1 hour ago

John Weiland wrote: Are the specs regarding 'on-demand' hot water heaters (gas or electric) for low use households convincing enough to go that route in the future?



I just installed an on-demand or tankless water heater. It's propane fired. It made perfect sense to my wife and I for our needs. I really like it for several reasons. My favorite reason is it only makes hot water when we need it. No keeping water hot 24/7. It also makes hot water almost instantly from when it turns on, only having to wait for it to travel through the plumbing and will compensate for demand regardless of how many faucets are open. It has a digital thermostat. I keep ours set at 115 degrees. Lastly, and some design thought that I really like, is it has bypass valves at the inlet and outlet. I can turn off the water in and water out, and open two other smaller valves, one each on the inlet and outlet, and flush the mineral scale deposits out of it with vinegar, keeping the heat exchange efficient as the years go by.
1 hour ago
Who here has a cat or dog that loves to "help"? Share your stories and pictures if you have some!

This is my cat Biscuit. She likes to help me when I'm at the computer. Sometimes it's a more passive style of help like these pictures, other times she continually walks back and forth on the desk, rubbing on my chin, repeatedly sweeping her tail across my face and stepping on the keyboard creating havoc with whatever I'm working on.

7 hours ago
I think there are other variables that, when considered, can change the equations for calculating energy savings in tank style water heaters. For instance, a real efficiency killer in heat transfer from the heat source, gas or electric, is mineral scale deposits on the inside of the tank. A new water heater will heat the same volume of water faster, using less energy, than one that's identical but 10 years old with a layer of mineral deposits lining the inside of the tank.
19 hours ago

Alex McQueen wrote:
I questioned her about soil diversity and killing it off. She says it's actually beneficial and also puts oxygen into the soil.

Anyone heard of this?



I've never heard of this. You're absolutely right about the peroxide killing microbial life in the soil. The oxygen your neighbor thinks is beneficial is doing more harm than good. Peroxide releases single oxygen molecules, which are extremely reactive, and kill, and can also bond with other minerals or compounds in the soil. The oxygen that benefits soil life comes in pairs, O2, what we breathe.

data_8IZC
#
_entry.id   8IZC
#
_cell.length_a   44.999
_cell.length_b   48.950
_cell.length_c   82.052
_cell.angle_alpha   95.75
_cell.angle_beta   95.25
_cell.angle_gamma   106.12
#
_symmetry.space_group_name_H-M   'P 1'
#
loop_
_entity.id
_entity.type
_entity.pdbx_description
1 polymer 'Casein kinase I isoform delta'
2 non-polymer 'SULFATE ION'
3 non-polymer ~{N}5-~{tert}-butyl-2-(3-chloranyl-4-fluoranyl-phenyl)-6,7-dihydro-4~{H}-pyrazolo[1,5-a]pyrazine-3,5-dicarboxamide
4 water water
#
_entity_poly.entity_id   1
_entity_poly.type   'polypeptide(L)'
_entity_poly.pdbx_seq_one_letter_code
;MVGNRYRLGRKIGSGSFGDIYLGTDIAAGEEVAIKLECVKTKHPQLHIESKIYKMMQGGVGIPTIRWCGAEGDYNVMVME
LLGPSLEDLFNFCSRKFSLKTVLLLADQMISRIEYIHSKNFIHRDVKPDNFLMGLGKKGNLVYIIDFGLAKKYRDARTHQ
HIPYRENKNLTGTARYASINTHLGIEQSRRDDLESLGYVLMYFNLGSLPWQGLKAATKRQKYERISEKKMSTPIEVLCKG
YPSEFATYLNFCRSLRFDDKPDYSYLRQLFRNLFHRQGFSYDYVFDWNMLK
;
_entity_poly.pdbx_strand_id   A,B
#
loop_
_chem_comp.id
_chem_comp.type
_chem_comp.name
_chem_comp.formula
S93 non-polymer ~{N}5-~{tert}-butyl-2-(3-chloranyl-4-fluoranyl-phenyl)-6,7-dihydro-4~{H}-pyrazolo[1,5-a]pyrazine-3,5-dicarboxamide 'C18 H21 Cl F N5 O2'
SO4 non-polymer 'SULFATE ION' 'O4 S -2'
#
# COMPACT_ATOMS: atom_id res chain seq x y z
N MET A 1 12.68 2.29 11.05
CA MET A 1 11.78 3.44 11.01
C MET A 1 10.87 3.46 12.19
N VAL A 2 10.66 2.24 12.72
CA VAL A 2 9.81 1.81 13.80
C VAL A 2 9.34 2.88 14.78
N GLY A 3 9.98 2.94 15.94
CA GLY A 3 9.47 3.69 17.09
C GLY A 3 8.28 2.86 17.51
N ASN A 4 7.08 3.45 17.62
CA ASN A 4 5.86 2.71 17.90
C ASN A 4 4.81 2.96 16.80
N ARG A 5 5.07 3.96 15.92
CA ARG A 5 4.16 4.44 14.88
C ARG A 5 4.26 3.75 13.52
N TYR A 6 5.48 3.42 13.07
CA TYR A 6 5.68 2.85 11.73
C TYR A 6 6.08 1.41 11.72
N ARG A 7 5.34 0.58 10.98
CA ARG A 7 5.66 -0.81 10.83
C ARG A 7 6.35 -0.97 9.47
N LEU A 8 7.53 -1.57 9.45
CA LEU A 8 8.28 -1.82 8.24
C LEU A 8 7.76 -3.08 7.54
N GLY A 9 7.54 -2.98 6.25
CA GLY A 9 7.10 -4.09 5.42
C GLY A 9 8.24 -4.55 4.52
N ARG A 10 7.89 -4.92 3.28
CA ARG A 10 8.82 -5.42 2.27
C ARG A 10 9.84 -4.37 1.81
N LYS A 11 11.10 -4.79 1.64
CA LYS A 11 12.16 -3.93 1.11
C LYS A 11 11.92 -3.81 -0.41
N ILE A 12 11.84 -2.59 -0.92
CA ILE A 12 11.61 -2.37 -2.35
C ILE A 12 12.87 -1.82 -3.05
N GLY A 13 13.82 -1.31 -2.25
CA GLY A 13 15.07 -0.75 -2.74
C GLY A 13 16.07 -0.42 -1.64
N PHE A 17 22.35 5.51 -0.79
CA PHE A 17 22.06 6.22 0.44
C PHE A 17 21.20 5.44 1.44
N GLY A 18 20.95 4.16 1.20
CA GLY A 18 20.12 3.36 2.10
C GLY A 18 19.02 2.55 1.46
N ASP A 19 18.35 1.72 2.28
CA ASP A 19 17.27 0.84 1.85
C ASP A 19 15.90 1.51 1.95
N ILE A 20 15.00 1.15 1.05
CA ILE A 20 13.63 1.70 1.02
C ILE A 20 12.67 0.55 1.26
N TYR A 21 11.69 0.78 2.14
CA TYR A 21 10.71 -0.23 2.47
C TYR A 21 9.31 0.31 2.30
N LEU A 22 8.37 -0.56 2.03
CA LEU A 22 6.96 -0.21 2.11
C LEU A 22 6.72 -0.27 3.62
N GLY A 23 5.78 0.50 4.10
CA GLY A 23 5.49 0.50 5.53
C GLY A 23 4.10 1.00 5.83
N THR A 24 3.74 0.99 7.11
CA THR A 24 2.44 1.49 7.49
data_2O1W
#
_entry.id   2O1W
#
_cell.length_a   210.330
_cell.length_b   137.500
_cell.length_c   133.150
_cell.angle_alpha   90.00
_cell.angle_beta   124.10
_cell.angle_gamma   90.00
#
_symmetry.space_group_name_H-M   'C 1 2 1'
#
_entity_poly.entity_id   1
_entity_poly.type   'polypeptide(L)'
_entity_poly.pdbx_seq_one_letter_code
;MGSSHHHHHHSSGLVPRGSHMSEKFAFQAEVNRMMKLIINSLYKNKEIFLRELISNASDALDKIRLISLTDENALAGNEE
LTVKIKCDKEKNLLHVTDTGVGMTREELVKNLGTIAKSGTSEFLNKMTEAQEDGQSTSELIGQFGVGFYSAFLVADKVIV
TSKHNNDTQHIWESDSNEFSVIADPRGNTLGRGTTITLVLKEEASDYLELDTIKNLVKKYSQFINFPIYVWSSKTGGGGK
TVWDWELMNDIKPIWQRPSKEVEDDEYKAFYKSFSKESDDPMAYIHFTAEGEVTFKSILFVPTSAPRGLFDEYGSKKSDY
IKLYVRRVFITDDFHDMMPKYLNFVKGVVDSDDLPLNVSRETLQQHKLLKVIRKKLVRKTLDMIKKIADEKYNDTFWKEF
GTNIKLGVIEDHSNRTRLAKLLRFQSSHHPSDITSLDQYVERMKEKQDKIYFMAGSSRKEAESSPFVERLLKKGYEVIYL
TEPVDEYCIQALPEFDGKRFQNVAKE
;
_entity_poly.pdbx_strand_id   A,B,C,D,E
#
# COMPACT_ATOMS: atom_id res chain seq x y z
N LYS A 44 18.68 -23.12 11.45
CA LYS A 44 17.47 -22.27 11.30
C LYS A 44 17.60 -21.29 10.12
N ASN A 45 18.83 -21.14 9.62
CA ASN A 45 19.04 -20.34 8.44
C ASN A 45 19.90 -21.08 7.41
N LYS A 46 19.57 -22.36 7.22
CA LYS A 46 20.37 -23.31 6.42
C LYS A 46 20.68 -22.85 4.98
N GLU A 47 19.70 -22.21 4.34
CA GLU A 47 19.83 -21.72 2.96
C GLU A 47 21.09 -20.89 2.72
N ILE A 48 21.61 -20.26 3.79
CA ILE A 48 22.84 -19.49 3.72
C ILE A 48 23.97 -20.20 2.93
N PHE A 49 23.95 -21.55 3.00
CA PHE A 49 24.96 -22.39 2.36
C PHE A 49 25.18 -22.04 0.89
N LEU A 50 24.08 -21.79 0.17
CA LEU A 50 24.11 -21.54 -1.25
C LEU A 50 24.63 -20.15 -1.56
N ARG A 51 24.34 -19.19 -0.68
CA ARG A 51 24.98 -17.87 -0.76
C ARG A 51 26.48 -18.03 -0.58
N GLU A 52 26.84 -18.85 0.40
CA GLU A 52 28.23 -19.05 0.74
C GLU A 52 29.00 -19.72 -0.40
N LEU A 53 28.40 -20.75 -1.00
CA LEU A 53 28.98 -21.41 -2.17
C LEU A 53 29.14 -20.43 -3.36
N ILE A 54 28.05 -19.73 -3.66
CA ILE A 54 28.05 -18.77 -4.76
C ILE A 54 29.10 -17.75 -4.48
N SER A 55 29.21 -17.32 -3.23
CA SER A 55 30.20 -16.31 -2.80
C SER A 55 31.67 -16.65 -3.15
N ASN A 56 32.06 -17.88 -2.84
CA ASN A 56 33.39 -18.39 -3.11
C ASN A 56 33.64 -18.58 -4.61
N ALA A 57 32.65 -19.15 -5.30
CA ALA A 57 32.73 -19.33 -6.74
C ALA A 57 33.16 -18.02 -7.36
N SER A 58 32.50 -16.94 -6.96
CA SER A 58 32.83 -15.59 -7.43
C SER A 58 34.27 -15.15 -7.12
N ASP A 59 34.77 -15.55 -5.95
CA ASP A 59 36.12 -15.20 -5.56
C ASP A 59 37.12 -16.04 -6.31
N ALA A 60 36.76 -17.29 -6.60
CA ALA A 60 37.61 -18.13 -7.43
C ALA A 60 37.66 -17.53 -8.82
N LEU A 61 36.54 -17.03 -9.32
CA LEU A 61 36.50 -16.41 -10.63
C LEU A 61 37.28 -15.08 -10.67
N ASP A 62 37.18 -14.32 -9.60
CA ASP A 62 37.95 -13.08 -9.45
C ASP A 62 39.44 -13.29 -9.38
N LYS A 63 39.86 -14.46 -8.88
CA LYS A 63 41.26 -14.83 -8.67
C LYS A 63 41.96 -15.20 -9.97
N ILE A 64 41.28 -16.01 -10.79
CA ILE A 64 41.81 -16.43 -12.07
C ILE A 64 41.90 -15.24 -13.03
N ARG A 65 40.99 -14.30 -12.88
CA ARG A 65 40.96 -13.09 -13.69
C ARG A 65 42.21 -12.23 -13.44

I think she is, unfortunately, turning her soil into dirt.
1 day ago
Chemcial fertilizers are man made using chemistry. Sometimes it can begin as an ore mined from the Earth, then using strong acids, dissolve and separate the minerals and elements from one another, and with a little more chemistry, extract the desired minerals, and finally mix with "other" or "inert" ingredients, and presto, chemical fertilizers like triple super phosphate 0-45-0 are made. The number 45 means 45 out of 100 pounds of product is phosphate. Chemical fertilizers are harsh, and on the mild side of things completely disrupt the soil food web and throw out of balance the soil microbiota, and on the extreme side kill the fungal and microbial soil life.

Organic fertilizers are made from things such as bat guano, seaweed, fish bones or entire fish, chicken manure, decomposed leaves, composted plant matter, etc. Even that ore used to make the triple super phosphate mentioned above, ground up into rock dust can be an "organic" fertilizer. I use organic in quotes as some folks think or require certification of a product by the USDA is necessary to call something organic. Organic fertilizers are usually mild, and can sometimes feed and nurture the soil food web.
Here we go again! I hope everyone is doing well today as our planet leaves one quadrant and enters another in its trip around the sun. Happy spring to all in the northern hemisphere and happy fall to everyone in the southern hemisphere!
1 day ago